Reflections on art and landscape

HOW many Scottish artists have made a worldwide reputation, but have stayed at home to do it? Raeburn did certainly, the Colourists maybe, but very few others, and I don’t count meretricious, media hype success of the Turner Prize kind.

Ian Hamilton Finlays garden, created in collaboration with David Paterson in 1979. Picture: National Galleries of Scotland
Ian Hamilton Finlays garden, created in collaboration with David Paterson in 1979. Picture: National Galleries of Scotland

That is not reputation. It’s froth. One artist who did have international success, however, was Ian Hamilton Finlay and he did it staying not just in Scotland, but without leaving the confines of his famous garden at Stonypath that he called Little Sparta. He gave it that name in opposition to Edinburgh, the Athens of the north. In the Peloponnesian War between Athens and Sparta, Sparta was victorious.

Finlay carried out no less than 80 public commissions throughout the world. His work was widely exhibited overseas too. His reputation at home is still too little defined, however. Generally we know of him, but I think it is fair to say we do not know him. One reason for that is his art is complex and sometimes demanding, but it is also true it is not readily available. Little Sparta is there to be visited, but its hours are limited as the landscape is fragile. (It’s open Wednesday, Friday and Sunday afternoons, 2:30-5pm, from 24 May to 29 September.) The National Gallery of Scotland has a very full collection of his publications which are numerous, but very little of his more substantial work. For years it was part of the Athens against which he did metaphorical battle. One important work it does have, however, is Nature over again after Poussin, currently on view at the Park Gallery, Falkirk. (It has been added to Artists’ Rooms. You might ask why, after costing £20 million, does it need additions?) It is a good introduction to Finlay’s work.

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It was in 1979 that he gave Little Sparta its name and this work was made that year in collaboration with photographer David Paterson. It is a set of black and white photographs of the landscape at Little Sparta. As though the landscape itself was signed by them, each has the signature or monogram of a great artist of the past, Dürer, Poussin, Claude, Ruysdael, Watteau and others, beautifully inscribed on a stone and set in the foreground. It is a dialogue with landscape in art. That was what he went on to develop in his garden, but these photographs also bear witness to how much he did there. Some of them show little more than a bare hillside, but it was that onto which he projected his vision. He was thinking his way through art to landscape and back to landscape as art.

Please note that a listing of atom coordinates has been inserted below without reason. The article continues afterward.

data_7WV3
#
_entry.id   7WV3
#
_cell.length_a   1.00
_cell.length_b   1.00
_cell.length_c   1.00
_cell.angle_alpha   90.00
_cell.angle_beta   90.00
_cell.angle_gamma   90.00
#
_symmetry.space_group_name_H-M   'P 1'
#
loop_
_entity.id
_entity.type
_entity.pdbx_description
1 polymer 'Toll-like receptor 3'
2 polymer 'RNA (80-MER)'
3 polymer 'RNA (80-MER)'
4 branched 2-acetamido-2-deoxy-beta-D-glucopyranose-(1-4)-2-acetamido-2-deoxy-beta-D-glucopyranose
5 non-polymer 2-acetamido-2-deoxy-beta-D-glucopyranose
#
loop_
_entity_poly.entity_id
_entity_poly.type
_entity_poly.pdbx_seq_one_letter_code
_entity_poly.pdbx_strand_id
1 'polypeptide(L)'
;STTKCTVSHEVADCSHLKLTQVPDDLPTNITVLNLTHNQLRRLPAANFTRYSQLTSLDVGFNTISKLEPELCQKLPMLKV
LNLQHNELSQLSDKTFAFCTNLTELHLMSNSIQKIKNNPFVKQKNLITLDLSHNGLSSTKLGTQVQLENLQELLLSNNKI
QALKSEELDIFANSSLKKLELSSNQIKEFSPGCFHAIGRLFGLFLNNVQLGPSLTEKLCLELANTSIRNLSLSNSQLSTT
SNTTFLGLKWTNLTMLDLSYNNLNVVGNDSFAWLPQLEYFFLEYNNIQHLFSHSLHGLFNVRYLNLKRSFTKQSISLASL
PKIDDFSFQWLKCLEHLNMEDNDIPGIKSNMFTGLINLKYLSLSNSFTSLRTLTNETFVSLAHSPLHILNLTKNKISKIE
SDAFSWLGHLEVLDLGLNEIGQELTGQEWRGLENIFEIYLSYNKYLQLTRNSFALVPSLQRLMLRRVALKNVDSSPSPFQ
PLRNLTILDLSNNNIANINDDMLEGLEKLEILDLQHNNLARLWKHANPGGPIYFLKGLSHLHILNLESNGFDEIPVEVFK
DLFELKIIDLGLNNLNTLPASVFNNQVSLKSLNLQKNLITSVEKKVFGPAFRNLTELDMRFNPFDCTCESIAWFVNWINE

The photographs are half-folded to stand like upright open books and make a half circle like standing stones. There is also gentle flute music playing in the background. It was composed in 1979 by Wilma Paterson for the first exhibition of the work. The flute is the instrument of landscape, echoing the pan pipes of the shepherds of pastoral poetry. Inscriptions are the essence Finlay’s art and quotations from Virgil and other pastoral poets are a constant reference at Little Sparta. But there is also the music of the wind and the trees. On the main gate as you look out from the garden over the fields and hills is written ‘The Fluted Land’. The music is in the land itself.

The very first art work Finlay put up when he moved to Stonypath in 1967 (there are now more than 250) was an inscription with the two words Mare Nostrum. It was on the only significant tree there was then and is a Latin phrase for the Mediterranean, “our sea” to the Romans. He is bringing classical civilisation to the wild hills of the Pentlands. But typically this is also a pun. The rolling hills look like the sea. So in turn, they are “our sea”, our own mare nostrum. Little Sparta is full of imagery of ships.